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Anthony Pettis targets lightweight return, eyes rematch with Tony Ferguson

If Anthony Pettis’ future is with the UFC, he wants to run things back with Tony Ferguson.

Pettis (24-10 MMA, 11-9 UFC) defeated Alex Morono this past weekend at UFC Fight Night 183, to put together his first winning streak in over six years. However, the fight also marked the final bout on his current UFC contract.

Pettis, who’s been with the UFC for almost a decade, won’t rush his decision on whether or not he re-signs with the promotion, but knows that he wants to drop back down to his original home at lightweight, where he once held titles for both the UFC and WEC earlier in his career.

If he is to stay with the UFC, Pettis at the top of his list is Ferguson (25-5 MMA, 15-3 UFC), who he wants to avenge his loss to after they engaged in a “Fight of the Night” war over two years ago at UFC 229.

“I think Tony makes sense,” Ferguson told MMA Junkie at the UFC Fight Night 183 post-fight news conference. “I think Tony Ferguson (is) coming off his two losses and he’s fighting tough dudes. That’s what I hate about this sport, guys are like ‘Oh, Tony’s done.’ He’s a dangerous dude, but I think that would be a good fight for me to jump back into the lightweight mix, and he’s still right up there.”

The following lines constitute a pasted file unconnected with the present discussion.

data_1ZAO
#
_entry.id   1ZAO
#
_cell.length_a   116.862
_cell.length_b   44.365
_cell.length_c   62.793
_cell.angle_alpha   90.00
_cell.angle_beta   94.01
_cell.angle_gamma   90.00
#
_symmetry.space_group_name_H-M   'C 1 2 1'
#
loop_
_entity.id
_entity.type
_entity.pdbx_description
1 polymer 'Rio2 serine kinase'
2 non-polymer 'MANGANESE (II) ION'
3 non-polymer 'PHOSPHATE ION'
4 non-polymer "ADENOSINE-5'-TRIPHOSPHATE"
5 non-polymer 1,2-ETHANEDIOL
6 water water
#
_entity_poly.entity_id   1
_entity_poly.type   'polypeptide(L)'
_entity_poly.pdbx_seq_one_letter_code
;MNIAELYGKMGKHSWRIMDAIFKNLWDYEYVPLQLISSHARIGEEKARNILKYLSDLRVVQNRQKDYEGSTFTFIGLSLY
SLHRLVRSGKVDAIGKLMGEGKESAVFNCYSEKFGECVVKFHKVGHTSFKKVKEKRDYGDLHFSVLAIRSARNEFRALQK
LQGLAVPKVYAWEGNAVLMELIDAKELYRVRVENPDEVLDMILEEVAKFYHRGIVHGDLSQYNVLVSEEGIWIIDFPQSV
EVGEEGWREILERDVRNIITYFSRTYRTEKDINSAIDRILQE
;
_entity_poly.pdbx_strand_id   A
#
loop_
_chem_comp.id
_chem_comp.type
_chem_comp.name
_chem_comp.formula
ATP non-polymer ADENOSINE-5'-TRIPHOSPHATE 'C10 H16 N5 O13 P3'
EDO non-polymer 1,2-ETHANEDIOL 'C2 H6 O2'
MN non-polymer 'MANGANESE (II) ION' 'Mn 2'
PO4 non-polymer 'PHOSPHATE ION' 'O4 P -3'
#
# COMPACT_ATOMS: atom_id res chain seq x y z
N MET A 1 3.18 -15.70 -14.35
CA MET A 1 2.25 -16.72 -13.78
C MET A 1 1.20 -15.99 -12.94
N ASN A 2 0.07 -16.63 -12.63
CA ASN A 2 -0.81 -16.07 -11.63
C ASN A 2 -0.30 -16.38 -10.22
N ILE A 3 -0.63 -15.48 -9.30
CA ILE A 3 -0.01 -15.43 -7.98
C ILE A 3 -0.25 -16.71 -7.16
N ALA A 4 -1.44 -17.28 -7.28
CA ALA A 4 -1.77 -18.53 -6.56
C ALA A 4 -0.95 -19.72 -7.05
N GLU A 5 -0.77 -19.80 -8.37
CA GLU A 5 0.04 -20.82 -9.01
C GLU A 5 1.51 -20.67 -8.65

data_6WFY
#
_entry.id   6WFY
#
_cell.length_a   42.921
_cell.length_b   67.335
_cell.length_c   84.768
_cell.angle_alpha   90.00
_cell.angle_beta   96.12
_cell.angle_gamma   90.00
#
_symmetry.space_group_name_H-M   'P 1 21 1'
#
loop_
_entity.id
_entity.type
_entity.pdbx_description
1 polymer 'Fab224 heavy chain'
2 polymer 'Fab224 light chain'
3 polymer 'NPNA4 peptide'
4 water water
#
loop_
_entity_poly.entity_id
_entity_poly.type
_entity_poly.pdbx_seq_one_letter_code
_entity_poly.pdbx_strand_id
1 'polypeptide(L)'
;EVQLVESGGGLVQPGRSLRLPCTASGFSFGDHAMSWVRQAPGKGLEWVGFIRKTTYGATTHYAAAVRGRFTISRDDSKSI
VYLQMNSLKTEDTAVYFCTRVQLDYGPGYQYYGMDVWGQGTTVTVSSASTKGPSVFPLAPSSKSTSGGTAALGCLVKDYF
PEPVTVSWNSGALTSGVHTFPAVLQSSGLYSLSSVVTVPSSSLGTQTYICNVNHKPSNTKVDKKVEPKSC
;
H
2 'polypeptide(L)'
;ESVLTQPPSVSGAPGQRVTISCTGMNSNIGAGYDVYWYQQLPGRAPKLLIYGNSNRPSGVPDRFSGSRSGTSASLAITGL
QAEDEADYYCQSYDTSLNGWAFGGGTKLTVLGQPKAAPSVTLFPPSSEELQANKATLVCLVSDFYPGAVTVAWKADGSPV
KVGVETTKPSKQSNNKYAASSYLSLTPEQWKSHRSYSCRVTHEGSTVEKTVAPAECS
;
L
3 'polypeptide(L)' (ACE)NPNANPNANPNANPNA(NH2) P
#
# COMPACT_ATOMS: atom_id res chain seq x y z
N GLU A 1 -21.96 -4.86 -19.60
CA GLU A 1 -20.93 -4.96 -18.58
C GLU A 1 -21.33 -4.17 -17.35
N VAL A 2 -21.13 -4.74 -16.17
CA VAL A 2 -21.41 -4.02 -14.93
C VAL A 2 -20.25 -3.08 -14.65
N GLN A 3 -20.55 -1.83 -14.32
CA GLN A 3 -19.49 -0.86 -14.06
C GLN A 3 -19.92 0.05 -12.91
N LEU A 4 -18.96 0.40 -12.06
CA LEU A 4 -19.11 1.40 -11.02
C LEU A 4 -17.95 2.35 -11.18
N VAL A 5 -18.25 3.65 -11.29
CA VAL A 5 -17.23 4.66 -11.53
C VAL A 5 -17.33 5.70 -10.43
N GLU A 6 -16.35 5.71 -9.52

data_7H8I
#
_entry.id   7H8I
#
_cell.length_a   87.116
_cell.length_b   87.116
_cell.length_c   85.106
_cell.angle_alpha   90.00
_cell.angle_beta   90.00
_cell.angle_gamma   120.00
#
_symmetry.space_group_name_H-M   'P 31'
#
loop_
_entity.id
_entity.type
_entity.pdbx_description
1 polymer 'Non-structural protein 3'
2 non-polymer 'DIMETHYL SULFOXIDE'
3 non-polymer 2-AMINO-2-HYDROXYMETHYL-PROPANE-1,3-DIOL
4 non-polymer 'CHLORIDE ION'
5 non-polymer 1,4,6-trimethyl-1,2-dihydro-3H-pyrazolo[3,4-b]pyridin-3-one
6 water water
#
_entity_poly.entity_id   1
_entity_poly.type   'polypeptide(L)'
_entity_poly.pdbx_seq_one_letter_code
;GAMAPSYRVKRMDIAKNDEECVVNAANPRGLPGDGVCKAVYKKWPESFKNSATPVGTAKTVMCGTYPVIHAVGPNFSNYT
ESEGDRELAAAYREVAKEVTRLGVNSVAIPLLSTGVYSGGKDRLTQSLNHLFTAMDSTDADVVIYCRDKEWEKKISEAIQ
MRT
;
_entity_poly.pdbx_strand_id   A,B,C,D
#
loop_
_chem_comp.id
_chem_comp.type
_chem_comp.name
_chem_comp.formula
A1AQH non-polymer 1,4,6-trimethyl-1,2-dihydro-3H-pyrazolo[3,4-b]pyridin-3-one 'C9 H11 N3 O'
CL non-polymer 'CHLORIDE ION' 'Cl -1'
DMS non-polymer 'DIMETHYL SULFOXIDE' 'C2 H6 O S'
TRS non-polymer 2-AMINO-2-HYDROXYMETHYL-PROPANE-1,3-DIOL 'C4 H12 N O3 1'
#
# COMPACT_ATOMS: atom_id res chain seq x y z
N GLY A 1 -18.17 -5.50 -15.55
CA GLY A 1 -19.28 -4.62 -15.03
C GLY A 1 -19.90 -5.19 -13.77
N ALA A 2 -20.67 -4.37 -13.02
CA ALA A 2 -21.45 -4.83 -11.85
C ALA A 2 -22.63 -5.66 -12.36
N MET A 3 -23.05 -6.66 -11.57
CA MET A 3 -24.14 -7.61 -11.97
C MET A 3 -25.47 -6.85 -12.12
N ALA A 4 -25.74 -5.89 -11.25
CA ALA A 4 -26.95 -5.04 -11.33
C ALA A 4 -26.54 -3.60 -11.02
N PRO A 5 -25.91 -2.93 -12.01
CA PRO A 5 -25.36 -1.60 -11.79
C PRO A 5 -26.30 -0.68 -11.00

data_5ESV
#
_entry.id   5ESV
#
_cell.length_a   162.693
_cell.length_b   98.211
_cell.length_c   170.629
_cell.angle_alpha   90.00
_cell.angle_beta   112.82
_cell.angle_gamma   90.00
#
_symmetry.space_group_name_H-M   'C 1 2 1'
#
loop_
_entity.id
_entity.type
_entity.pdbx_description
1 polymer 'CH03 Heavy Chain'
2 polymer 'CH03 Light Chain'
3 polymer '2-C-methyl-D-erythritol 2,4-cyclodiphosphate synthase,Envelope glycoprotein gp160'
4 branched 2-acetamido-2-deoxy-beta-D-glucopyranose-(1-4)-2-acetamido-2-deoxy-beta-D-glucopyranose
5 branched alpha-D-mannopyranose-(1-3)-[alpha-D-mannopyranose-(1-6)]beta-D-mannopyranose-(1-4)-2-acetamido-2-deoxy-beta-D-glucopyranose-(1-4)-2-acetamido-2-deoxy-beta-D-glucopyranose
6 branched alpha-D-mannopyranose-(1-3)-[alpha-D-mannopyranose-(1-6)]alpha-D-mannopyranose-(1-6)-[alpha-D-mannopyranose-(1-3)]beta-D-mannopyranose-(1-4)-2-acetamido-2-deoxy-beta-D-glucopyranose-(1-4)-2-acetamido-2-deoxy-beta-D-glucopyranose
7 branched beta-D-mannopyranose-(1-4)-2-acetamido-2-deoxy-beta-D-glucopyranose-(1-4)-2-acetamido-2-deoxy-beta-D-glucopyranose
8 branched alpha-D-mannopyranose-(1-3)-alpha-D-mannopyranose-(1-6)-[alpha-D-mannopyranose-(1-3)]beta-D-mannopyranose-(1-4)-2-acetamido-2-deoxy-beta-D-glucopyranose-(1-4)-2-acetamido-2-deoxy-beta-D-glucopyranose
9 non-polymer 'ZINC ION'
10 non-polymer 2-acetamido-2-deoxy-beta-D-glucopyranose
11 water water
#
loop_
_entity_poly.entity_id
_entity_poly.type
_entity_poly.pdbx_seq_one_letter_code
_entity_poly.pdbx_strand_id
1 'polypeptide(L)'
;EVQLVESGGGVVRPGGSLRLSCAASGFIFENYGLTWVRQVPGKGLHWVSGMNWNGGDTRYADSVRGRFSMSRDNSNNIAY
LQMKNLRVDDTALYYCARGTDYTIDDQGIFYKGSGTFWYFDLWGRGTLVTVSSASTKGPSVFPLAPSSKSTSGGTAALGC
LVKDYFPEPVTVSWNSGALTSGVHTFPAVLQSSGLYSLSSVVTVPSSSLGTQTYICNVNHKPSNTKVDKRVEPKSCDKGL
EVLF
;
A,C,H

Pettis found great success early in their first meeting when he dropped and rocked Ferguson. But, in the middle of the ground scrambles, Ferguson was able to badly cut Pettis with an elbow. The two went back and forth in an action-packed round, where Ferguson ended up scoring the TKO win at the end of Round 2 after Pettis’ corner stopped the fight.

If the two do get the chance to run things back, Pettis is confident things would go differently.

“He got me early with those elbows,” Pettis said. “I think I’ll make some adjustments in there and actually have a full training camp for that. Not taking nothing from him, but I took that fight on a short notice, the weight cut was horrible, and I just wasn’t mentally there in that process. I was just like doing these 155 fights because I kinda had to. I didn’t want to and that’s the difference right now. I’m making the decisions outside the octagon to make these fights go easier.”

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